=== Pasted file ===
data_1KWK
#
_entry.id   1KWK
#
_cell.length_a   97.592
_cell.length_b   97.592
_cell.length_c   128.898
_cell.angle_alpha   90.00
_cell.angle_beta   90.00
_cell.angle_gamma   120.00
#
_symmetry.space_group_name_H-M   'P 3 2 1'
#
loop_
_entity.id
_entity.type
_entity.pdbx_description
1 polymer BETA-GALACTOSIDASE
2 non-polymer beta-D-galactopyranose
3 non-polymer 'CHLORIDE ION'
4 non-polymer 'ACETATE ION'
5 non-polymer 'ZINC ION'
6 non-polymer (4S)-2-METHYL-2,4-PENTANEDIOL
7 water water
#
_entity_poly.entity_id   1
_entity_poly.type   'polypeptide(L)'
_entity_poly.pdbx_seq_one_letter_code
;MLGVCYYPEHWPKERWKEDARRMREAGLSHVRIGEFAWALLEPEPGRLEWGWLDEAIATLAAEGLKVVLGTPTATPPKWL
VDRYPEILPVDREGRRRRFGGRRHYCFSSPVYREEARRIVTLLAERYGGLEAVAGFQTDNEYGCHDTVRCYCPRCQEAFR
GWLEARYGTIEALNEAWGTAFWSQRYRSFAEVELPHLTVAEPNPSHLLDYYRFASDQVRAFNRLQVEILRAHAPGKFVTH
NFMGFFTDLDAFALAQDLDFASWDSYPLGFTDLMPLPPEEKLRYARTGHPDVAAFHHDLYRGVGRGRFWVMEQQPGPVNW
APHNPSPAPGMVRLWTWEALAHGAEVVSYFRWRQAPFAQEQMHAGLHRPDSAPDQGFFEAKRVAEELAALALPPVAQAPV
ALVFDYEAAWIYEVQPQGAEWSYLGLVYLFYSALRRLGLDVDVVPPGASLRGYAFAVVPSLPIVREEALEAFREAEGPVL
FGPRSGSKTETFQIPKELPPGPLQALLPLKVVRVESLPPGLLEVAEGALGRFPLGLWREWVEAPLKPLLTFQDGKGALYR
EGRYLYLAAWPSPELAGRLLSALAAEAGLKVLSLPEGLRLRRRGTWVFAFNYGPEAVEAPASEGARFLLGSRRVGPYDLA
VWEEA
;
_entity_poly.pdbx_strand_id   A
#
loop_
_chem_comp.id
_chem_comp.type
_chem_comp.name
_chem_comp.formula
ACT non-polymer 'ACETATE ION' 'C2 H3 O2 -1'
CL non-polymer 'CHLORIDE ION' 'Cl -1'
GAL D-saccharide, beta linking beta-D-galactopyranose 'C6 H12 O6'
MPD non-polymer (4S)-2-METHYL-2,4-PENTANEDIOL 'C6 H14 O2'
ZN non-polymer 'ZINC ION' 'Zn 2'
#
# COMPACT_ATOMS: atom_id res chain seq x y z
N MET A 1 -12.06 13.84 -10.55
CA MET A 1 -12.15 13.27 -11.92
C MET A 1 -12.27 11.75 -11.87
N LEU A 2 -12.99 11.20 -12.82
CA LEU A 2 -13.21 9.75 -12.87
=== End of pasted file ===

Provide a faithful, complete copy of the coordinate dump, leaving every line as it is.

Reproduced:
data_1KWK
#
_entry.id   1KWK
#
_cell.length_a   97.592
_cell.length_b   97.592
_cell.length_c   128.898
_cell.angle_alpha   90.00
_cell.angle_beta   90.00
_cell.angle_gamma   120.00
#
_symmetry.space_group_name_H-M   'P 3 2 1'
#
loop_
_entity.id
_entity.type
_entity.pdbx_description
1 polymer BETA-GALACTOSIDASE
2 non-polymer beta-D-galactopyranose
3 non-polymer 'CHLORIDE ION'
4 non-polymer 'ACETATE ION'
5 non-polymer 'ZINC ION'
6 non-polymer (4S)-2-METHYL-2,4-PENTANEDIOL
7 water water
#
_entity_poly.entity_id   1
_entity_poly.type   'polypeptide(L)'
_entity_poly.pdbx_seq_one_letter_code
;MLGVCYYPEHWPKERWKEDARRMREAGLSHVRIGEFAWALLEPEPGRLEWGWLDEAIATLAAEGLKVVLGTPTATPPKWL
VDRYPEILPVDREGRRRRFGGRRHYCFSSPVYREEARRIVTLLAERYGGLEAVAGFQTDNEYGCHDTVRCYCPRCQEAFR
GWLEARYGTIEALNEAWGTAFWSQRYRSFAEVELPHLTVAEPNPSHLLDYYRFASDQVRAFNRLQVEILRAHAPGKFVTH
NFMGFFTDLDAFALAQDLDFASWDSYPLGFTDLMPLPPEEKLRYARTGHPDVAAFHHDLYRGVGRGRFWVMEQQPGPVNW
APHNPSPAPGMVRLWTWEALAHGAEVVSYFRWRQAPFAQEQMHAGLHRPDSAPDQGFFEAKRVAEELAALALPPVAQAPV
ALVFDYEAAWIYEVQPQGAEWSYLGLVYLFYSALRRLGLDVDVVPPGASLRGYAFAVVPSLPIVREEALEAFREAEGPVL
FGPRSGSKTETFQIPKELPPGPLQALLPLKVVRVESLPPGLLEVAEGALGRFPLGLWREWVEAPLKPLLTFQDGKGALYR
EGRYLYLAAWPSPELAGRLLSALAAEAGLKVLSLPEGLRLRRRGTWVFAFNYGPEAVEAPASEGARFLLGSRRVGPYDLA
VWEEA
;
_entity_poly.pdbx_strand_id   A
#
loop_
_chem_comp.id
_chem_comp.type
_chem_comp.name
_chem_comp.formula
ACT non-polymer 'ACETATE ION' 'C2 H3 O2 -1'
CL non-polymer 'CHLORIDE ION' 'Cl -1'
GAL D-saccharide, beta linking beta-D-galactopyranose 'C6 H12 O6'
MPD non-polymer (4S)-2-METHYL-2,4-PENTANEDIOL 'C6 H14 O2'
ZN non-polymer 'ZINC ION' 'Zn 2'
#
# COMPACT_ATOMS: atom_id res chain seq x y z
N MET A 1 -12.06 13.84 -10.55
CA MET A 1 -12.15 13.27 -11.92
C MET A 1 -12.27 11.75 -11.87
N LEU A 2 -12.99 11.20 -12.82
CA LEU A 2 -13.21 9.75 -12.87